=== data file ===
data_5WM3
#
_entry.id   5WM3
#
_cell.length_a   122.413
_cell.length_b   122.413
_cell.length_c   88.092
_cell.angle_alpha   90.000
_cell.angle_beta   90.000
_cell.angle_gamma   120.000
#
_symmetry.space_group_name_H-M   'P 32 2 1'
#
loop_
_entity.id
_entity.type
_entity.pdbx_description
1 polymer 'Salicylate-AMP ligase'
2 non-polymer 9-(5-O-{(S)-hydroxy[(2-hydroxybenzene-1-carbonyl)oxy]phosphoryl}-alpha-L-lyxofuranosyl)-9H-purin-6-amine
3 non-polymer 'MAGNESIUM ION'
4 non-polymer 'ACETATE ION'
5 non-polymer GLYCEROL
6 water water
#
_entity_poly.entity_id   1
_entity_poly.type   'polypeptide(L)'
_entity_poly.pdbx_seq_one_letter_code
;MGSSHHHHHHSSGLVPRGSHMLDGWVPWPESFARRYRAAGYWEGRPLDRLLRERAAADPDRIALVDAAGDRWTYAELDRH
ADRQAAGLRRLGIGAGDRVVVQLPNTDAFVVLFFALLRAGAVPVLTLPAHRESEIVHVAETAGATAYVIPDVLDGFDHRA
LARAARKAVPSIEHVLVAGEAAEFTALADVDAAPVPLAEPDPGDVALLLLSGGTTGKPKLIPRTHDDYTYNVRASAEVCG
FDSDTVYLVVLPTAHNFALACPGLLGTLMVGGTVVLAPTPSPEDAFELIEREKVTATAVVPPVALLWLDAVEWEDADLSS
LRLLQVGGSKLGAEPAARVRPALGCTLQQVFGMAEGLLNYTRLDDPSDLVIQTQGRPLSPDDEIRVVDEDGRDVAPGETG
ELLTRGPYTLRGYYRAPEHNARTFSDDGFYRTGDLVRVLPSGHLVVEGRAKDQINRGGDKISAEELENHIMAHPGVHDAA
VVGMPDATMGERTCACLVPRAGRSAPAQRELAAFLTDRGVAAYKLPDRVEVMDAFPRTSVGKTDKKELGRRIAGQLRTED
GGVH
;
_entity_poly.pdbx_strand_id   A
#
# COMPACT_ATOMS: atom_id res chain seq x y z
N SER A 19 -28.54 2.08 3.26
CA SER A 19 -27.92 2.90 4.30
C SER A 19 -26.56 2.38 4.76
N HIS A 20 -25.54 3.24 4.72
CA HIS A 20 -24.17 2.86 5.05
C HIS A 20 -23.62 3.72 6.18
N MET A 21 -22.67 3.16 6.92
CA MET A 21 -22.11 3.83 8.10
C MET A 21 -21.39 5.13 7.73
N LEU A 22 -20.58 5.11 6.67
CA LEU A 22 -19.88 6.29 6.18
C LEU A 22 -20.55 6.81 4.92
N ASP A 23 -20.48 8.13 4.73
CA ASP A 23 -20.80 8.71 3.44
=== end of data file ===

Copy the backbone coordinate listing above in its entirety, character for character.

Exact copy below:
data_5WM3
#
_entry.id   5WM3
#
_cell.length_a   122.413
_cell.length_b   122.413
_cell.length_c   88.092
_cell.angle_alpha   90.000
_cell.angle_beta   90.000
_cell.angle_gamma   120.000
#
_symmetry.space_group_name_H-M   'P 32 2 1'
#
loop_
_entity.id
_entity.type
_entity.pdbx_description
1 polymer 'Salicylate-AMP ligase'
2 non-polymer 9-(5-O-{(S)-hydroxy[(2-hydroxybenzene-1-carbonyl)oxy]phosphoryl}-alpha-L-lyxofuranosyl)-9H-purin-6-amine
3 non-polymer 'MAGNESIUM ION'
4 non-polymer 'ACETATE ION'
5 non-polymer GLYCEROL
6 water water
#
_entity_poly.entity_id   1
_entity_poly.type   'polypeptide(L)'
_entity_poly.pdbx_seq_one_letter_code
;MGSSHHHHHHSSGLVPRGSHMLDGWVPWPESFARRYRAAGYWEGRPLDRLLRERAAADPDRIALVDAAGDRWTYAELDRH
ADRQAAGLRRLGIGAGDRVVVQLPNTDAFVVLFFALLRAGAVPVLTLPAHRESEIVHVAETAGATAYVIPDVLDGFDHRA
LARAARKAVPSIEHVLVAGEAAEFTALADVDAAPVPLAEPDPGDVALLLLSGGTTGKPKLIPRTHDDYTYNVRASAEVCG
FDSDTVYLVVLPTAHNFALACPGLLGTLMVGGTVVLAPTPSPEDAFELIEREKVTATAVVPPVALLWLDAVEWEDADLSS
LRLLQVGGSKLGAEPAARVRPALGCTLQQVFGMAEGLLNYTRLDDPSDLVIQTQGRPLSPDDEIRVVDEDGRDVAPGETG
ELLTRGPYTLRGYYRAPEHNARTFSDDGFYRTGDLVRVLPSGHLVVEGRAKDQINRGGDKISAEELENHIMAHPGVHDAA
VVGMPDATMGERTCACLVPRAGRSAPAQRELAAFLTDRGVAAYKLPDRVEVMDAFPRTSVGKTDKKELGRRIAGQLRTED
GGVH
;
_entity_poly.pdbx_strand_id   A
#
# COMPACT_ATOMS: atom_id res chain seq x y z
N SER A 19 -28.54 2.08 3.26
CA SER A 19 -27.92 2.90 4.30
C SER A 19 -26.56 2.38 4.76
N HIS A 20 -25.54 3.24 4.72
CA HIS A 20 -24.17 2.86 5.05
C HIS A 20 -23.62 3.72 6.18
N MET A 21 -22.67 3.16 6.92
CA MET A 21 -22.11 3.83 8.10
C MET A 21 -21.39 5.13 7.73
N LEU A 22 -20.58 5.11 6.67
CA LEU A 22 -19.88 6.29 6.18
C LEU A 22 -20.55 6.81 4.92
N ASP A 23 -20.48 8.13 4.73
CA ASP A 23 -20.80 8.71 3.44